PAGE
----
Misdirection in Algebra
I’m back to Algebra I, first time since 2008-09, and loving it. I have three classes of ninth graders who already know how to use elephants for variables, know how to use transposition (as opposed to pendant subtraction) in solving equations, know that we pronounce neither T in Trenton with the sound they thought a T made, know a little something about the evils of testing, know that they are supposed to talk in class, know that perfect squares are never two more than a multiple of three, and are starting to get the swing of moving their desks between the three arrangements we use.
Soon they will learn about the holidays half way between the solstices and the equinoxes, other facts about the mean times we live in, that FOIL is no longer allowed (and some will hate me for that ), and that high school final exams are stressful, even in a “nice” school.
But last week they learned a little about exponents. My way.
Clearly demonstrate that is true.
Those were the instructions they saw on the board, and I got busy directing kids to put up homework or to review problems others had put up, but pushed every kid, slowly, to switch to the problem in front of them, and I could sense some discomfort.
Should we prove it?
Show it… You could try a proof, but that would be hard. And you could demonstrate with a few examples, but even a whole bunch of examples doesn’t show that it is always true.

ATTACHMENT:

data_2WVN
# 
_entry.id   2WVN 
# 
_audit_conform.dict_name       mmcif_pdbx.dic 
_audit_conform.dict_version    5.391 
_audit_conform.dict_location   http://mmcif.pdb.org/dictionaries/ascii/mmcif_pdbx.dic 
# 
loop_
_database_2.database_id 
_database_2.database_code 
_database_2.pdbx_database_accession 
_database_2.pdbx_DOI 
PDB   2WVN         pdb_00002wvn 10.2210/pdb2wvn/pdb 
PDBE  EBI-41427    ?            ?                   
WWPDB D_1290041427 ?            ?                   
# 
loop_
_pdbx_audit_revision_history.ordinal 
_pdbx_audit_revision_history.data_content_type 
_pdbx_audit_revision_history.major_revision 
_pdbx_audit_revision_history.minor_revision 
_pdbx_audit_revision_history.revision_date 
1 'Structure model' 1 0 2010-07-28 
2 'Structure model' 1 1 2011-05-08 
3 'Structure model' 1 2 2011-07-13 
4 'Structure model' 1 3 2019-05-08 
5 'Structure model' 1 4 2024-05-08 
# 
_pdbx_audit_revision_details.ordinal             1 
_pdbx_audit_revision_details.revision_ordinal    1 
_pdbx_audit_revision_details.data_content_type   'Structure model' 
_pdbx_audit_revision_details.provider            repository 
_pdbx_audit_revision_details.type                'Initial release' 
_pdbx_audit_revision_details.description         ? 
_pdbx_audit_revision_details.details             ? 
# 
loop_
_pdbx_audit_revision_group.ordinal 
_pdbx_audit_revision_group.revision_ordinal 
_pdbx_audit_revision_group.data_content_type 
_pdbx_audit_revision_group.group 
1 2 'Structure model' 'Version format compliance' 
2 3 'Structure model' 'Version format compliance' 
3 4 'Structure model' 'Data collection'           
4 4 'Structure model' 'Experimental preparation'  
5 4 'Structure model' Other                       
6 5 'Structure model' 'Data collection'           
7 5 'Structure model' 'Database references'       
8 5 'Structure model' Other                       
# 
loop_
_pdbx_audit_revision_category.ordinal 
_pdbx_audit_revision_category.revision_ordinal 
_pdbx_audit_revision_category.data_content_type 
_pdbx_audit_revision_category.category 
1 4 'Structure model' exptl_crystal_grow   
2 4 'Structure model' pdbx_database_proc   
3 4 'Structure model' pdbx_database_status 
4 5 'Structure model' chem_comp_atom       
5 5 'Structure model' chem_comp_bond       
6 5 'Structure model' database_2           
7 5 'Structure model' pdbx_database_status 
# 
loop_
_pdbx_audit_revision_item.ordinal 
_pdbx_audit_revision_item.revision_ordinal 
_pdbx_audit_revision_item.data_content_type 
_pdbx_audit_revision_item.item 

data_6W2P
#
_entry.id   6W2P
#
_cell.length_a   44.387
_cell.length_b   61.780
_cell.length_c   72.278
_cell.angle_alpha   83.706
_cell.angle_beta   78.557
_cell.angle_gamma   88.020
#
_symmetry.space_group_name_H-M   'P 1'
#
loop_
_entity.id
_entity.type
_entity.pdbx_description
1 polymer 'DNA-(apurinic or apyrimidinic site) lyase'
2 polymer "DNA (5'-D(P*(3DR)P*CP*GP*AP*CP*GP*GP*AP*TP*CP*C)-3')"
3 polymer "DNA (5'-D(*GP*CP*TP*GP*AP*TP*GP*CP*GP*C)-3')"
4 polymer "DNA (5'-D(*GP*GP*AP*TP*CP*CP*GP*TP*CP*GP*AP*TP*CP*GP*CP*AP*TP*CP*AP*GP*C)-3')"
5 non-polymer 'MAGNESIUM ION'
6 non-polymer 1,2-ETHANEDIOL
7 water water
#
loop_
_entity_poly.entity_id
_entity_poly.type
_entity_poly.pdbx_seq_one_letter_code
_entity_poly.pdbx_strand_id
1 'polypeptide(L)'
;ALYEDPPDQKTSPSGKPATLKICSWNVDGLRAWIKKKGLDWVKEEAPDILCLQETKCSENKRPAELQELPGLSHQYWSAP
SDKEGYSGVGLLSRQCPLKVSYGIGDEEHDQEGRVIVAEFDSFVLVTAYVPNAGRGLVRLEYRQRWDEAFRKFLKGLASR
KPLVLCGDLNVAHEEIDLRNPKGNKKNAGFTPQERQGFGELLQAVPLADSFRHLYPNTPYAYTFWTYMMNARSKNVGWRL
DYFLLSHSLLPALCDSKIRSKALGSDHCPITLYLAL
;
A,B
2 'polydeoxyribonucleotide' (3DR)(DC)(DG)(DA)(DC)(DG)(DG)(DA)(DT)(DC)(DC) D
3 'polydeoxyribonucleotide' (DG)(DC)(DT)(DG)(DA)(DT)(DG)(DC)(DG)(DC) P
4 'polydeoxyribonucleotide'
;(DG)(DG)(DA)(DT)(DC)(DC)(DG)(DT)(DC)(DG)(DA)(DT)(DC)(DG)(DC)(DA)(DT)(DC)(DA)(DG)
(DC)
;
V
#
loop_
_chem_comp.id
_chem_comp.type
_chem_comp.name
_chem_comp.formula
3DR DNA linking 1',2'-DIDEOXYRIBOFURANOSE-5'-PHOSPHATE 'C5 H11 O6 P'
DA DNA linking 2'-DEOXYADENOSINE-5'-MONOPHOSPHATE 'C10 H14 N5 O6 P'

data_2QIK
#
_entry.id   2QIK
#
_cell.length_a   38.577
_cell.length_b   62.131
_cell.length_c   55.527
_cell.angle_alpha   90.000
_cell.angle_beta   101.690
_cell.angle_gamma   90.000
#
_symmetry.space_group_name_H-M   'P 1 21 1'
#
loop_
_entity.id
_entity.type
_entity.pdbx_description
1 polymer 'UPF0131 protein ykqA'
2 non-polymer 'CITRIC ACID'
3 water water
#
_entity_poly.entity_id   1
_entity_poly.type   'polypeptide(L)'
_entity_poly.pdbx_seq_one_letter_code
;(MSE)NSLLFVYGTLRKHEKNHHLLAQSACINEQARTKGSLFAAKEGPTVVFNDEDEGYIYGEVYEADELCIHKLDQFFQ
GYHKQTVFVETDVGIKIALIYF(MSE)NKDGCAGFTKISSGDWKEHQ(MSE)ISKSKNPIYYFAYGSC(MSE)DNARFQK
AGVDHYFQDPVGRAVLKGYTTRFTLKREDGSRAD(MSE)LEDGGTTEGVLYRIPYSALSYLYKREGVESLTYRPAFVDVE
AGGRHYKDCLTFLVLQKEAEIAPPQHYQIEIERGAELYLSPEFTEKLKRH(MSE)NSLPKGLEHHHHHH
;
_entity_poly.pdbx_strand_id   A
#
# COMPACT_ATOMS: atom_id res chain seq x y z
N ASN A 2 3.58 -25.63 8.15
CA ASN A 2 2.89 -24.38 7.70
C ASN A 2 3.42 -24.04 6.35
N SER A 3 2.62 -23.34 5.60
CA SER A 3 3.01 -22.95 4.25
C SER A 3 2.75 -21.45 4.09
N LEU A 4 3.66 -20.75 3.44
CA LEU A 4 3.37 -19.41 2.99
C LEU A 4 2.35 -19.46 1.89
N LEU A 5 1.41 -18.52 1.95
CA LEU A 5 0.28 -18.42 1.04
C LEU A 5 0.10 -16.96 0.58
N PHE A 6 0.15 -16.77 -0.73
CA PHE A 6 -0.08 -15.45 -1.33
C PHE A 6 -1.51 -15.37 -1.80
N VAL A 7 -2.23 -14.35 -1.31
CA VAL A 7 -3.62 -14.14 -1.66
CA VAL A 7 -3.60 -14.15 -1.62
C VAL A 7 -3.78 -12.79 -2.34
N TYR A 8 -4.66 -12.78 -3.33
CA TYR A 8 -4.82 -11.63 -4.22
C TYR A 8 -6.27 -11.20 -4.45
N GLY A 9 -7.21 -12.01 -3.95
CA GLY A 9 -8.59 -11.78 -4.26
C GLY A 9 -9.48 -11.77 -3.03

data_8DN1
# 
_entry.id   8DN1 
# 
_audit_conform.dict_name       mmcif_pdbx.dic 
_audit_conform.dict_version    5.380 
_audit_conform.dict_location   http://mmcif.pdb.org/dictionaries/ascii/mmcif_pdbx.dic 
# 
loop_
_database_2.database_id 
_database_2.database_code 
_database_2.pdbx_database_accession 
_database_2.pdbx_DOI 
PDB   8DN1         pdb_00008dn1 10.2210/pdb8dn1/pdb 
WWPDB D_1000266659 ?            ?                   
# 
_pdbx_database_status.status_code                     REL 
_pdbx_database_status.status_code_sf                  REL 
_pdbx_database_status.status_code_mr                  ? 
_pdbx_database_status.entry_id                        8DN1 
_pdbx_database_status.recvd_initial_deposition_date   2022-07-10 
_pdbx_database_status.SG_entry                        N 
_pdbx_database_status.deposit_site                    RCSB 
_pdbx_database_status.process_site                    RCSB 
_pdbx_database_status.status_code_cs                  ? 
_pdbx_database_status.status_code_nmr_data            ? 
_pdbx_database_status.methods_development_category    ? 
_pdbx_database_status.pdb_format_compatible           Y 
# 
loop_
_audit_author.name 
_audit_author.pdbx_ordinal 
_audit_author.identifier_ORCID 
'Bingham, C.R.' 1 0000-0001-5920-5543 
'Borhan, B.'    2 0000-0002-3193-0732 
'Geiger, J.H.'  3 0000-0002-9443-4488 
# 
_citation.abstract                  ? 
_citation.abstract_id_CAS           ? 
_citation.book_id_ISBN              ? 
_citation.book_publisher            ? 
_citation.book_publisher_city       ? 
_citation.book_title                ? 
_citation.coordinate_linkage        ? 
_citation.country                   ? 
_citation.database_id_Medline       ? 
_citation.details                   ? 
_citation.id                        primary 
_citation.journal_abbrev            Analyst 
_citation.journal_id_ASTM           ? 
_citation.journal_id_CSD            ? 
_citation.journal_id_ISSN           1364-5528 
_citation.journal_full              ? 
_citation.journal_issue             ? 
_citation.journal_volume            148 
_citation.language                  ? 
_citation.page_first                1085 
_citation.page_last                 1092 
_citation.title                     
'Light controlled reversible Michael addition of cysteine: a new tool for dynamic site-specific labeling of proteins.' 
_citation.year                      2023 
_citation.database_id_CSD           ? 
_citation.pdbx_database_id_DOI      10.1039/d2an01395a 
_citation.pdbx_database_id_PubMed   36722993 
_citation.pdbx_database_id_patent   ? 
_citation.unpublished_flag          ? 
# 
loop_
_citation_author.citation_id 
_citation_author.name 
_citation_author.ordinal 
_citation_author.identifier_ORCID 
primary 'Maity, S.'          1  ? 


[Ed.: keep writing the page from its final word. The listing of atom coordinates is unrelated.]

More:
Strange quiet as they worked. Or as a few worked. Most sort of just stared.
It doesn’t work!
No, I tried 3 and 2, it doesn’t work.
Well, wait, three plus two squared is twenty-five, and since we distribute the exponents, we get twenty-five on the other side. Work on fixing your mistake. Does someone else have something to add?
Four and six don’t work either!
Can someone help him with the arithmetic? Of course it works.
[I demonstrate how to distribute 2(a + b) and baldly assert the same thing happens with exponents]
Can we get a good explanation of why this is so?
Zero and one work.
Very nice, but is one example enough to show that this is true?
What can we do with one example?
We can have a counterexample.
Murmurs about distributing exponents. A girl starts to tell her neighbors that I am fooling around. The revolt is about to start.
What about ten and one? Don’t they work? Ten plus one is eleven, eleven squared is one hundred twenty-one, and ten squared plus one squared are also one hundred twenty one, right?
Lots of muttered yeses, and heads nodding yes, but finally a bunch of heads nodding no.
No, that’s one hundred one, it’s not one hundred twenty-one. It’s not true. These are counterexamples. These are all counterexamples!
I’m fighting to hold back the laughter, but they see. General chaos for a minute.
I share with them what other teachers say about exponents and kittens, and we vow never to distribute exponents ourselves. In one class (this story is a composite of the three classes, and quite a bit shortened), we went on to discover when is true. And in every class many kids are claiming that they knew from the beginning, but just didn’t say anything.
Some will still distribute an exponent here and there. But most won’t.